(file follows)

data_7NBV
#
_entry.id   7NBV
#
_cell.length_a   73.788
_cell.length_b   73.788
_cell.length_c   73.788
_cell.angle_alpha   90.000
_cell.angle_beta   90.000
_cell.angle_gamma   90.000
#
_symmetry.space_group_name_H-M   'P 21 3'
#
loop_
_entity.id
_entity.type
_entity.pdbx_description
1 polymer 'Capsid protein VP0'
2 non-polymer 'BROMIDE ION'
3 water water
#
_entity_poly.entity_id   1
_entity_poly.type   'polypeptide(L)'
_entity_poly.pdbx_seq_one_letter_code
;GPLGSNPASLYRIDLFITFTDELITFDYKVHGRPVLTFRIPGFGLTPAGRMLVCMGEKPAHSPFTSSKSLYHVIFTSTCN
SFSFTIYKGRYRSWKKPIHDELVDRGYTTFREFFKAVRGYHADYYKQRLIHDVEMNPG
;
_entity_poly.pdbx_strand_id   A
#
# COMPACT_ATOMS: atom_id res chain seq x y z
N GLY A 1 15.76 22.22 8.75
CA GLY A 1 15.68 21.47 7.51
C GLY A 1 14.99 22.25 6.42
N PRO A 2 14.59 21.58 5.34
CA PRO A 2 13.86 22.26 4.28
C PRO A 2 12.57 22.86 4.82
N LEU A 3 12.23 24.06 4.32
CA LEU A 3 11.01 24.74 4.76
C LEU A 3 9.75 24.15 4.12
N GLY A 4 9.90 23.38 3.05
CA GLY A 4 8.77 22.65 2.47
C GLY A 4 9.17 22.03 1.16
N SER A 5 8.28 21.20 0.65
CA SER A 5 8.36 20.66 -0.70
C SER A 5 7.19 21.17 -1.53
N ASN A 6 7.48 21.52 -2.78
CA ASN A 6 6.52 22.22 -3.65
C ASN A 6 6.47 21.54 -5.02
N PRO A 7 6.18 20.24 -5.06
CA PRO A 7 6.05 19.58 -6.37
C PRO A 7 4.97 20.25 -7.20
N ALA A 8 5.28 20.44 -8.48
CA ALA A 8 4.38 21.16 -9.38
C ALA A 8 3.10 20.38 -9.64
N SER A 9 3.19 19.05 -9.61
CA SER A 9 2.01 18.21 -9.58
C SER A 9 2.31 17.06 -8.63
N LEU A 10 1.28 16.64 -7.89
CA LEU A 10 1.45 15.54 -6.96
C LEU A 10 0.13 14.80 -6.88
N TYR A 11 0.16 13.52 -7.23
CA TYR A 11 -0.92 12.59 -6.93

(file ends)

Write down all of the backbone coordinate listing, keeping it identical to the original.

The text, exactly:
data_7NBV
#
_entry.id   7NBV
#
_cell.length_a   73.788
_cell.length_b   73.788
_cell.length_c   73.788
_cell.angle_alpha   90.000
_cell.angle_beta   90.000
_cell.angle_gamma   90.000
#
_symmetry.space_group_name_H-M   'P 21 3'
#
loop_
_entity.id
_entity.type
_entity.pdbx_description
1 polymer 'Capsid protein VP0'
2 non-polymer 'BROMIDE ION'
3 water water
#
_entity_poly.entity_id   1
_entity_poly.type   'polypeptide(L)'
_entity_poly.pdbx_seq_one_letter_code
;GPLGSNPASLYRIDLFITFTDELITFDYKVHGRPVLTFRIPGFGLTPAGRMLVCMGEKPAHSPFTSSKSLYHVIFTSTCN
SFSFTIYKGRYRSWKKPIHDELVDRGYTTFREFFKAVRGYHADYYKQRLIHDVEMNPG
;
_entity_poly.pdbx_strand_id   A
#
# COMPACT_ATOMS: atom_id res chain seq x y z
N GLY A 1 15.76 22.22 8.75
CA GLY A 1 15.68 21.47 7.51
C GLY A 1 14.99 22.25 6.42
N PRO A 2 14.59 21.58 5.34
CA PRO A 2 13.86 22.26 4.28
C PRO A 2 12.57 22.86 4.82
N LEU A 3 12.23 24.06 4.32
CA LEU A 3 11.01 24.74 4.76
C LEU A 3 9.75 24.15 4.12
N GLY A 4 9.90 23.38 3.05
CA GLY A 4 8.77 22.65 2.47
C GLY A 4 9.17 22.03 1.16
N SER A 5 8.28 21.20 0.65
CA SER A 5 8.36 20.66 -0.70
C SER A 5 7.19 21.17 -1.53
N ASN A 6 7.48 21.52 -2.78
CA ASN A 6 6.52 22.22 -3.65
C ASN A 6 6.47 21.54 -5.02
N PRO A 7 6.18 20.24 -5.06
CA PRO A 7 6.05 19.58 -6.37
C PRO A 7 4.97 20.25 -7.20
N ALA A 8 5.28 20.44 -8.48
CA ALA A 8 4.38 21.16 -9.38
C ALA A 8 3.10 20.38 -9.64
N SER A 9 3.19 19.05 -9.61
CA SER A 9 2.01 18.21 -9.58
C SER A 9 2.31 17.06 -8.63
N LEU A 10 1.28 16.64 -7.89
CA LEU A 10 1.45 15.54 -6.96
C LEU A 10 0.13 14.80 -6.88
N TYR A 11 0.16 13.52 -7.23
CA TYR A 11 -0.92 12.59 -6.93